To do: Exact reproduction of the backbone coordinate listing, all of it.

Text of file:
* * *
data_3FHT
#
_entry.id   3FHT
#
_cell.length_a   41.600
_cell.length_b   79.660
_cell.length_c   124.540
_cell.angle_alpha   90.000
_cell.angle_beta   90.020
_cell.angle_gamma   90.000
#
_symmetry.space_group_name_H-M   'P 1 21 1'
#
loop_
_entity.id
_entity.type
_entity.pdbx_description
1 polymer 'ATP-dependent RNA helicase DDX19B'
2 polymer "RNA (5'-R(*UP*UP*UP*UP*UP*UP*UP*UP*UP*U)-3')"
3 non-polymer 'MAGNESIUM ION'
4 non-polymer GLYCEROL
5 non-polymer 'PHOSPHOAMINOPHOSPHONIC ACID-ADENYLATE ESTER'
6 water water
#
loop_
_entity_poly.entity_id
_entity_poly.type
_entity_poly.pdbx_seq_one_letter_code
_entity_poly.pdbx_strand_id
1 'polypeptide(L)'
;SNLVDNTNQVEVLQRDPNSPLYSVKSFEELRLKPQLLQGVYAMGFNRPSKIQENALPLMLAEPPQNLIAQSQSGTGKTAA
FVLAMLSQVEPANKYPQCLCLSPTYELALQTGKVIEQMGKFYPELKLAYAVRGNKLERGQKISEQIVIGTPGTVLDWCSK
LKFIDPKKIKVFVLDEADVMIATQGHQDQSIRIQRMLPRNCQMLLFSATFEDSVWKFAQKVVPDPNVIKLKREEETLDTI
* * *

data_3FHT
#
_entry.id   3FHT
#
_cell.length_a   41.600
_cell.length_b   79.660
_cell.length_c   124.540
_cell.angle_alpha   90.000
_cell.angle_beta   90.020
_cell.angle_gamma   90.000
#
_symmetry.space_group_name_H-M   'P 1 21 1'
#
loop_
_entity.id
_entity.type
_entity.pdbx_description
1 polymer 'ATP-dependent RNA helicase DDX19B'
2 polymer "RNA (5'-R(*UP*UP*UP*UP*UP*UP*UP*UP*UP*U)-3')"
3 non-polymer 'MAGNESIUM ION'
4 non-polymer GLYCEROL
5 non-polymer 'PHOSPHOAMINOPHOSPHONIC ACID-ADENYLATE ESTER'
6 water water
#
loop_
_entity_poly.entity_id
_entity_poly.type
_entity_poly.pdbx_seq_one_letter_code
_entity_poly.pdbx_strand_id
1 'polypeptide(L)'
;SNLVDNTNQVEVLQRDPNSPLYSVKSFEELRLKPQLLQGVYAMGFNRPSKIQENALPLMLAEPPQNLIAQSQSGTGKTAA
FVLAMLSQVEPANKYPQCLCLSPTYELALQTGKVIEQMGKFYPELKLAYAVRGNKLERGQKISEQIVIGTPGTVLDWCSK
LKFIDPKKIKVFVLDEADVMIATQGHQDQSIRIQRMLPRNCQMLLFSATFEDSVWKFAQKVVPDPNVIKLKREEETLDTI